Rails 6 production container with Docker

Without docker-compose!

Disclaimers: This is not an article about how Dockerize a Rails App for development, but how to Dockerize an app in a production environment ready to deploy. Ideally, this part should be delegated to the CI.

There are plenty of examples of how Dockerize an App in development mode and often with docker-compose. That is great but it doesn’t help when it comes to host and deploy our containers in production.

Let’s start with the simple weblog of rails [1] btw, the code can be found here [2] This article might take some short cuts to keeping it short and straight to the point.

If Ruby, Rails and Postgresql are already installed on your machine you might skip the next section, otherwise, check it out.

Rails with Docker

The official Rails image on the Docker hub is deprecated [3] for good reason, it doesn’t make sense to have a universal image for Rails as we are likely to customize it for our needs. Here a simple image to create a Rails app with Postgresql.

Now we can build the Rails Docker image:

We can see the newest image create on our system

Create a Rails App

Now we can create the new Rails App.

Note: we bind the current directory onto our container, like that the code generated will be reflected in our file system and we can open the code with our text editor and change what needs to be modified.

For conviniency we create an alias for this command

Starting Postgresql

We are using the Docker Postgresql Image.

First, let create a dedicated network for our application

We can find it here:

This way we ensure all communications are going through this network.

Before starting the database we create a volume for our data:

Note: The postgres image create a default volume for us but with a random id as name. It’s nicer to have proper name:

Now we can start our database:

Note: Do not use underscore on the name of that container, Docker use the name of the container to resolve hostname internally, see the container names as hostnames. If Docker is flexible when resolving hostnames, ActiveRecord is less, it uses URI::RFC2396_Parser to parse the DATABASE_URL so we need a valid hostname format.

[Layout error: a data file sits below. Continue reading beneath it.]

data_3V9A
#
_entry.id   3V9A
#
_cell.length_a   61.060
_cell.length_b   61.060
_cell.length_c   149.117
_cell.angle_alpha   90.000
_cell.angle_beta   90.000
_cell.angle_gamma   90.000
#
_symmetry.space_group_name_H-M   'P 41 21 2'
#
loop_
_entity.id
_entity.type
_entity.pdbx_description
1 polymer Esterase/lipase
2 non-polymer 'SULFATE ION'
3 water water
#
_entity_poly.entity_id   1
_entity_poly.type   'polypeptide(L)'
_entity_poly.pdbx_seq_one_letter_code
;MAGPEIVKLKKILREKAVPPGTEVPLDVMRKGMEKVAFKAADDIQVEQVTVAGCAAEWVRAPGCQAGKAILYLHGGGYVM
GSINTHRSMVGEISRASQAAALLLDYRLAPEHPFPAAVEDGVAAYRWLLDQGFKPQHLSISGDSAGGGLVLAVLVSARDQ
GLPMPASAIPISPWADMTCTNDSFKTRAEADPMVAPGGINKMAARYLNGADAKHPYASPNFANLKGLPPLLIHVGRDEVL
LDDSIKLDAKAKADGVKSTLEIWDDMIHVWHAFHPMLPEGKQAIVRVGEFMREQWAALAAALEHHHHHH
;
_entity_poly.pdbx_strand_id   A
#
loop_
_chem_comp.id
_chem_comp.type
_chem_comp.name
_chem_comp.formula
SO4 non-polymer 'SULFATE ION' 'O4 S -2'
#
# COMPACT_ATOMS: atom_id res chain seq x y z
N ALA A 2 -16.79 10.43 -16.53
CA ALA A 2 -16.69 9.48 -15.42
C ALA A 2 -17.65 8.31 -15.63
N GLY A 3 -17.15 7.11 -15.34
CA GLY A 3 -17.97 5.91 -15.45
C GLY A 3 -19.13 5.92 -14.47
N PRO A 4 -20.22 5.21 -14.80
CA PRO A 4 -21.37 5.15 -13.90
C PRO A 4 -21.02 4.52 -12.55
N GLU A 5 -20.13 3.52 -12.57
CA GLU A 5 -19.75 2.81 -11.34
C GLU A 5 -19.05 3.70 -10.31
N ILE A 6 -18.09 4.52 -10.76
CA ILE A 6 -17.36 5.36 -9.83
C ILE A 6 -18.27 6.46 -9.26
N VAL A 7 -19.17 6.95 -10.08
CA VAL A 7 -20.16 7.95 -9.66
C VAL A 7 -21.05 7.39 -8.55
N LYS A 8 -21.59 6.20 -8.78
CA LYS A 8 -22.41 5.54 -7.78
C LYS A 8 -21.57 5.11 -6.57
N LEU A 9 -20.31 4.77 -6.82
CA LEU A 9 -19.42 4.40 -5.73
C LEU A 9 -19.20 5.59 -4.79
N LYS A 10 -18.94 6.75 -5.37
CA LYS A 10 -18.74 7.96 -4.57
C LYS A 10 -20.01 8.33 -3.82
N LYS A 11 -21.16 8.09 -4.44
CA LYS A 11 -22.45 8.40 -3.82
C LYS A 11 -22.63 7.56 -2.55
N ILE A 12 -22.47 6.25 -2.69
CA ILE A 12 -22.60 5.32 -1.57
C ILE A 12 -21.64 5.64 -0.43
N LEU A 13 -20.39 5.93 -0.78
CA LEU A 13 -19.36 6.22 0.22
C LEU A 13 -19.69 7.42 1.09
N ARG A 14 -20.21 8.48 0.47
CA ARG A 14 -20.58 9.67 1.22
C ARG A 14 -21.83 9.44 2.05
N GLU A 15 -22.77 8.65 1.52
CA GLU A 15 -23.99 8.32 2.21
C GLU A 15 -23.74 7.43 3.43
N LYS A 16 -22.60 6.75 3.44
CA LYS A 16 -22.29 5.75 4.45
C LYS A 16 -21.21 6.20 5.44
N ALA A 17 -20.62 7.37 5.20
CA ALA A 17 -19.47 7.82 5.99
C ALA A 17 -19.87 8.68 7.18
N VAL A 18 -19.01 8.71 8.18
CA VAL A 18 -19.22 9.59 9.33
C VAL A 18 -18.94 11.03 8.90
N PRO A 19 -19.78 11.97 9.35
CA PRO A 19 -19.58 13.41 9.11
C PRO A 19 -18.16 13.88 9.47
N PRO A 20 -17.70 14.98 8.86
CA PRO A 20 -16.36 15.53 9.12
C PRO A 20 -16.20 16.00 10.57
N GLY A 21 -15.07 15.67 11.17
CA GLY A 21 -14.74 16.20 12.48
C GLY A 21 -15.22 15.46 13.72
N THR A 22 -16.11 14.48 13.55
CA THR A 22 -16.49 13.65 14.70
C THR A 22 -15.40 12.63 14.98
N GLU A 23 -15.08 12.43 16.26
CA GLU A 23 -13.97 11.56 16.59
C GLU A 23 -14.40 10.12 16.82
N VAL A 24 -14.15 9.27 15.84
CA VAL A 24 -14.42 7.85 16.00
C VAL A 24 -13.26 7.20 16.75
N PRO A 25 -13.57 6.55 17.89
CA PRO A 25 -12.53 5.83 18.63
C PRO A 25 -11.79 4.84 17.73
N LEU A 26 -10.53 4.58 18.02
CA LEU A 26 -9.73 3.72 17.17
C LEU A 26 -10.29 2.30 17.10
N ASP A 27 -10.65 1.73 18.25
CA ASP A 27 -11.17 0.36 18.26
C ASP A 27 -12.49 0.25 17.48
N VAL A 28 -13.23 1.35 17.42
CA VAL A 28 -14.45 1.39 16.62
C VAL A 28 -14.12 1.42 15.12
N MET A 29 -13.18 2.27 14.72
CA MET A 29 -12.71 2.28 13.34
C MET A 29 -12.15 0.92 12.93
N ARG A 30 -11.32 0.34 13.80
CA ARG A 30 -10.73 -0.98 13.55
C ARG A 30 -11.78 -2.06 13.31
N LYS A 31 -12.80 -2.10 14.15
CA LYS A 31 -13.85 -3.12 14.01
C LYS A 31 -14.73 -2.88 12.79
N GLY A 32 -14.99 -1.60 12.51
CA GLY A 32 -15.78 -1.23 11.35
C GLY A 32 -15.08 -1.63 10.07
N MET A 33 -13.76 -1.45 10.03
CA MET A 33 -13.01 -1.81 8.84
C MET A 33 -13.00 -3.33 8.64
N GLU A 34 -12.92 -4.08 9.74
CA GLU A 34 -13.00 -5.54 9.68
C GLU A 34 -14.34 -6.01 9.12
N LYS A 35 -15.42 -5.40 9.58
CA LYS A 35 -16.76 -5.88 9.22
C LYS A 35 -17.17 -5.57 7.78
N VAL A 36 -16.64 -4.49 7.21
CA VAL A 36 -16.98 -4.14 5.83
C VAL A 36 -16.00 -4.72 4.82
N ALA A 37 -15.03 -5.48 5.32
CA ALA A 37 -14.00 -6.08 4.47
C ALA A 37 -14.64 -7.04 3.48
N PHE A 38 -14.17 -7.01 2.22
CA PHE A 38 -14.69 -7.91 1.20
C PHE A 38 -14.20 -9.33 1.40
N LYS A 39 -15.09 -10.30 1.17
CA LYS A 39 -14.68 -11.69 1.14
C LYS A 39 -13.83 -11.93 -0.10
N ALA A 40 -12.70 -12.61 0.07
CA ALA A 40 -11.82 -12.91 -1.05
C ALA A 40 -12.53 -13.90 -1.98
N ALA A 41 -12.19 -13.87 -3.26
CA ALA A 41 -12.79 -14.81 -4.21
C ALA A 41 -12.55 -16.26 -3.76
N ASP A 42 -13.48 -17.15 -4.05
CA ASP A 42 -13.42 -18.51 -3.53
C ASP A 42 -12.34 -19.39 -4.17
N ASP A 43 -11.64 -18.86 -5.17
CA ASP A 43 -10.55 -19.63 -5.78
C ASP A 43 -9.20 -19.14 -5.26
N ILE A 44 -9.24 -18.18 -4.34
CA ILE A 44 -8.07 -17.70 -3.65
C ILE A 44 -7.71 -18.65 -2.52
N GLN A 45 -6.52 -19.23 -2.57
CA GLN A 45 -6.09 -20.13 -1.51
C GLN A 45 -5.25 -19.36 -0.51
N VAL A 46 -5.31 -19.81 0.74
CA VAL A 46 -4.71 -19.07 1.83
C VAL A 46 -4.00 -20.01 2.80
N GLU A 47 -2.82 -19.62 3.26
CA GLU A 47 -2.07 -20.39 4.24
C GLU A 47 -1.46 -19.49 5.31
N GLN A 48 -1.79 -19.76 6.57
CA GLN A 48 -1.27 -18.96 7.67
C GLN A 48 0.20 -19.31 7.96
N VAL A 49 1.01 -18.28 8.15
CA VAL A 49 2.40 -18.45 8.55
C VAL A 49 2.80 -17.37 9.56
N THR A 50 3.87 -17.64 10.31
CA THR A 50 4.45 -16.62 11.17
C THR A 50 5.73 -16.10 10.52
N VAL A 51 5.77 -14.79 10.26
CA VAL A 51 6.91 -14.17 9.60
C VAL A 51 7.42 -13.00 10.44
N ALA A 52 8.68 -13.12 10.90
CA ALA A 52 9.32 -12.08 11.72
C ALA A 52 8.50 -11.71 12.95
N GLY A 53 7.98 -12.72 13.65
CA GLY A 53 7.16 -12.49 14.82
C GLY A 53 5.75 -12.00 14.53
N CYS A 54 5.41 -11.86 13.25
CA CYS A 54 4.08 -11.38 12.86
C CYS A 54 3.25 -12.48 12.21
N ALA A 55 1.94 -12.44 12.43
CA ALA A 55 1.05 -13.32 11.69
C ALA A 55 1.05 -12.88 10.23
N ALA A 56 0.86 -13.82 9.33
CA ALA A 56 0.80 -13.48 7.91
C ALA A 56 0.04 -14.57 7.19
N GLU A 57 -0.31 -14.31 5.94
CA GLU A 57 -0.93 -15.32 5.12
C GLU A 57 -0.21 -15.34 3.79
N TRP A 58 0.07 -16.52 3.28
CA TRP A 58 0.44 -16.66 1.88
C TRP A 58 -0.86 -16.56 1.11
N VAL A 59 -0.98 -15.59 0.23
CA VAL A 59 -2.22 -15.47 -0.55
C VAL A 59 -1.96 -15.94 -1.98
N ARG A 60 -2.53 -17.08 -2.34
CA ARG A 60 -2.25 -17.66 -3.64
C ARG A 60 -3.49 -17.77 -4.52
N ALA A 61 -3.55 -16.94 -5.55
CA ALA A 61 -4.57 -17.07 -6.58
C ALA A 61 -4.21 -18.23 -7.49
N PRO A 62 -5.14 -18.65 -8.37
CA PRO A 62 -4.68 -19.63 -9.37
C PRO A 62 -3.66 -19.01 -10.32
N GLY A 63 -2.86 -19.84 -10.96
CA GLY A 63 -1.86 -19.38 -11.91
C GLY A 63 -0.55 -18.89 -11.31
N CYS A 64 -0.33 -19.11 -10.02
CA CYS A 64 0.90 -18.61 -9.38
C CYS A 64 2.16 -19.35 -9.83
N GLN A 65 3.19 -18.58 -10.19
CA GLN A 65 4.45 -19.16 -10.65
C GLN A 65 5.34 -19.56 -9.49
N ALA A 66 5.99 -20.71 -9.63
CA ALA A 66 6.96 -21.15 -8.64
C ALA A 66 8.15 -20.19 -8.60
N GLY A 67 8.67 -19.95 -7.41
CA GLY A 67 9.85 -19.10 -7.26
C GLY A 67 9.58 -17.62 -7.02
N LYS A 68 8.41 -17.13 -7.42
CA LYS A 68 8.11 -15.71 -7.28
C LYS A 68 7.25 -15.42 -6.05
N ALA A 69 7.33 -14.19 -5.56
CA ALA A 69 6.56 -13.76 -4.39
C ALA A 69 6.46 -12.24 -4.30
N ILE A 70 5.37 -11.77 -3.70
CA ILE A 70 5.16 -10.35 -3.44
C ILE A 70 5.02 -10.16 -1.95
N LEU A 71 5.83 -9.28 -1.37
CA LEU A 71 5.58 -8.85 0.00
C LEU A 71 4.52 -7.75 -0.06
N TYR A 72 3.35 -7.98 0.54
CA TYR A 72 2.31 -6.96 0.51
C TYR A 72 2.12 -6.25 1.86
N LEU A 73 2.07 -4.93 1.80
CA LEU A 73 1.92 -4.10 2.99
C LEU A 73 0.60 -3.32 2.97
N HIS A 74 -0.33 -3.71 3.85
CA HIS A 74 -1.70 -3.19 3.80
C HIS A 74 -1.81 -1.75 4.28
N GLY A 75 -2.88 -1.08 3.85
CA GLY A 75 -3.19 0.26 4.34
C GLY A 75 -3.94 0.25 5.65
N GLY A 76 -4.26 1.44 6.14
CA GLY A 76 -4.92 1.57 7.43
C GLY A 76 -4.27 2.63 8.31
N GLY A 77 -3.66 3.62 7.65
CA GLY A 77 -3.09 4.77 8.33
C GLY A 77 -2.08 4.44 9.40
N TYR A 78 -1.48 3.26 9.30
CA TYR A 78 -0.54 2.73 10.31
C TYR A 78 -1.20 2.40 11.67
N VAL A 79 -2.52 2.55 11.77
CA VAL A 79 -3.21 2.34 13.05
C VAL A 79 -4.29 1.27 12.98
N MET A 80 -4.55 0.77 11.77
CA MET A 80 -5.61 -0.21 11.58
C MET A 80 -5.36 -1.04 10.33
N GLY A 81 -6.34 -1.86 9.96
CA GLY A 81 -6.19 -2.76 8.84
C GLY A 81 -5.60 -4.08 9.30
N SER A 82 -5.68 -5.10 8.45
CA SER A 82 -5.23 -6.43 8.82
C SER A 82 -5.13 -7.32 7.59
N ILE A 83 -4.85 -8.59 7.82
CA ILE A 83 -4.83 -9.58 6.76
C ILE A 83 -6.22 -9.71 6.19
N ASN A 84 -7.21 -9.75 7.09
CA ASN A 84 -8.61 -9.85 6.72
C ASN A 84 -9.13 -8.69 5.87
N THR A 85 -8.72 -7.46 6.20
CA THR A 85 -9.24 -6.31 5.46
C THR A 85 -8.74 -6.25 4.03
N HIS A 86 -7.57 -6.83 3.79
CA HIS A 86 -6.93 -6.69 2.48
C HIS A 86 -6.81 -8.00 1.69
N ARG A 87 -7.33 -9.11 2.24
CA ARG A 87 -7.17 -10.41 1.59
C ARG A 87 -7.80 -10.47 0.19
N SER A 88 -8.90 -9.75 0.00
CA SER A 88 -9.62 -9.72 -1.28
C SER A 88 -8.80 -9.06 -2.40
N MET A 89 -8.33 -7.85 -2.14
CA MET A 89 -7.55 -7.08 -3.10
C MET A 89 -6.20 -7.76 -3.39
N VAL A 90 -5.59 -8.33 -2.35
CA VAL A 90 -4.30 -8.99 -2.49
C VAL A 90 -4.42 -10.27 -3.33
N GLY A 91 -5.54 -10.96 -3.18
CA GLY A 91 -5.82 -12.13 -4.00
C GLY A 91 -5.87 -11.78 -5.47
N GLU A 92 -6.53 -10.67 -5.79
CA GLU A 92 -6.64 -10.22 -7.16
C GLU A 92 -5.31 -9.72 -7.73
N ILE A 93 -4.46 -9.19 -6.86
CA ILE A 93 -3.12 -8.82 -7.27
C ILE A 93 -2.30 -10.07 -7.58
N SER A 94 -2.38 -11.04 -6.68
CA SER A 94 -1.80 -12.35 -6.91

An important thing here is to start the container in the same network, this way the Rails app can communicate freely with the database.

Start Redis

Before running our Rails app we need to start a Redis instance as ActionCable use it in production. If we follow along with the DHH weblog example we are going to need it.

Again here we start to create a named volume:

And start Redis

An important thing here is to start the container in the same network, this way the Rails app can communicate freely with Redis.

btw we might need to add the redis gem:

be sure to install it r bunde

Create a Resources

Let’s create something on our app.

Lovely, now we have something to play with.

Dockerize the Rails App

Now we are ready to Dockerize our Rails app

Note: We use Docker multi-stage in order to reduce the weight of the image, we are down from +1Gb to 0.4Gb. If you don’t feel confident with that just remove the code from the second FROM

Now we have to build the image:

Note: I use --squash to reduce the number of Docker layers. This is part of the last and experimental buildx if you are not using it, just omit this option.

FYI I’m using Docker Engine 20.10.3 with these settings:

We can check the image size

Create the Rails Image

Time to create the Docker image of our Rails App.

Starting the Rails App in Production Mode

Now everything is set up we can start our app.

Things are getting interesting

What have we just done here? We’ve started the container with all the configuration we wanted too.

We’ve indicated where to find Redis and Posgres, note how the hostnames are replaced by the container names. As well we didn’t publish any ports as the containers have full access to their network.

We can check if all our containers are in the same network with:

Now we can interact with the container to creating the database and start the app.

Now we can start the app

Note: Here, we reuse the running container with`exec`, but we’re likely to need to run the complete command next time:

You can go visit http://localhost:3025/posts

Or curl the app.

Important note, this container is not connected with your filesystem, any changes made on the app need to recreate the image to reflect them.

That it! Hope it demystifies how to start a Rails App in production mode with Docker. As we are not using docker-compose we can use the Orchestre we want to and managing our containers as we wish.

Passionate Software Engineer

Get the Medium app

A button that says 'Download on the App Store', and if clicked it will lead you to the iOS App store
A button that says 'Get it on, Google Play', and if clicked it will lead you to the Google Play store